D.C. Metro police officer arrested for attempting to support ISIS

Nicholas Young, a 36-year-old officer with the Washington Metropolitan Area Transit Authority, has been arrested after allegedly trying to send $245 to the Islamic State group (ISIS) and giving advice on how to evade law enforcement.

Young, of Fairfax, Virginia, first came to the attention of law enforcement in 2010 when an acquaintance was suspected of providing material support to terrorists, after which undercover officers spoke with Young about his interest in terrorism. A second acquaintances of Young later pleaded guilty in a plot to bomb the U.S. Capitol.

Young, who has worked as a police officer for the Metro Transit Police Department since 2003, also traveled to Libya twice in 2011 and told FBI agents that he helped rebels who were attempting to overthrow the regime of Muammar Gaddafi. Baggage searches revealed that he had traveled with body armor, a kevlar helmet, and other military-style items.

In 2014, Young allegedly met about 20 times with an FBI source who was posing as a U.S. military reservist of Middle Eastern descent, telling Young that he was becoming 'more religious' and that he was eager to leave the U.S. military after having to fight against Muslims.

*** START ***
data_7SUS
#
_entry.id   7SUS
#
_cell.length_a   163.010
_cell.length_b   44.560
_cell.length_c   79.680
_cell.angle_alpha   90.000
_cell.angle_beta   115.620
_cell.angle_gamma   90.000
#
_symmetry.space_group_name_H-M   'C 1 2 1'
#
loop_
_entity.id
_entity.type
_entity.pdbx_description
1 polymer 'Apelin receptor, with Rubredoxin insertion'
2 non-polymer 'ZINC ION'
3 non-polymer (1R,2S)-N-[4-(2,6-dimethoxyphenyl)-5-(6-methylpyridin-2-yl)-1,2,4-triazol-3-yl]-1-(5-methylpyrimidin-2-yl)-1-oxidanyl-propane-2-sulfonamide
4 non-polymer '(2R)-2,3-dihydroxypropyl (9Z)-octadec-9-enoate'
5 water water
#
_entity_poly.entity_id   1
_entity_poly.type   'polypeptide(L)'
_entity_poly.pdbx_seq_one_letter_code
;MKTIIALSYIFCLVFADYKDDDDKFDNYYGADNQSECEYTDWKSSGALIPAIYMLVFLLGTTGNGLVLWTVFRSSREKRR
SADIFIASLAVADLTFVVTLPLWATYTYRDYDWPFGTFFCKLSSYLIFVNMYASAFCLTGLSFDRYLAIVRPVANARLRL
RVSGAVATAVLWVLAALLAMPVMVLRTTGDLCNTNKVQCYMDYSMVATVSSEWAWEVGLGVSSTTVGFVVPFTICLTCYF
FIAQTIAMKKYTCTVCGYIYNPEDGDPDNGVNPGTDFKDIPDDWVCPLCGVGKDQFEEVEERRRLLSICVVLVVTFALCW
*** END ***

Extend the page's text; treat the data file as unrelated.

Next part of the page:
During these conversations, prosecutors allege, Young advised the FBI source on how to evade law enforcement by utilizing specific travel methods and further advised him to watch out for informants and to not discuss his plans with anyone else. The source later led Young to believe that he had left the U.S. and successfully joined the Islamic State.

After the FBI took over the source's email account, Young allegedly sent an email to ask for advice on how to send money to ISIS. "Unfortunately I have enough flags on my name that I can't even buy a plane ticket without little alerts ending up in someone's hands, so I imagine banking transactions are automatically monitored and will flag depending on what is going on," he allegedly wrote in June 2015.

More than a year later, on July 18 of this year, Young allegedly sent 22 gift card codes to the source's email address, which allowed the FBI to redeem them for $245. "Respond to verify receipt ... may not answer depending on when as this device will be destroyed after all are sent to prevent the data being possibly seen on this end in the case of something unfortunate," Young allegedly wrote

Young, who is the first American police officer to be arrested for allegedly trying to support the Islamic State, has been charged with attempting to provide material support to a foreign terrorist organization and will have his initial court appearance on Wednesday afternoon. If convicted, Young could face a maximum sentence of 20 years imprisonment,

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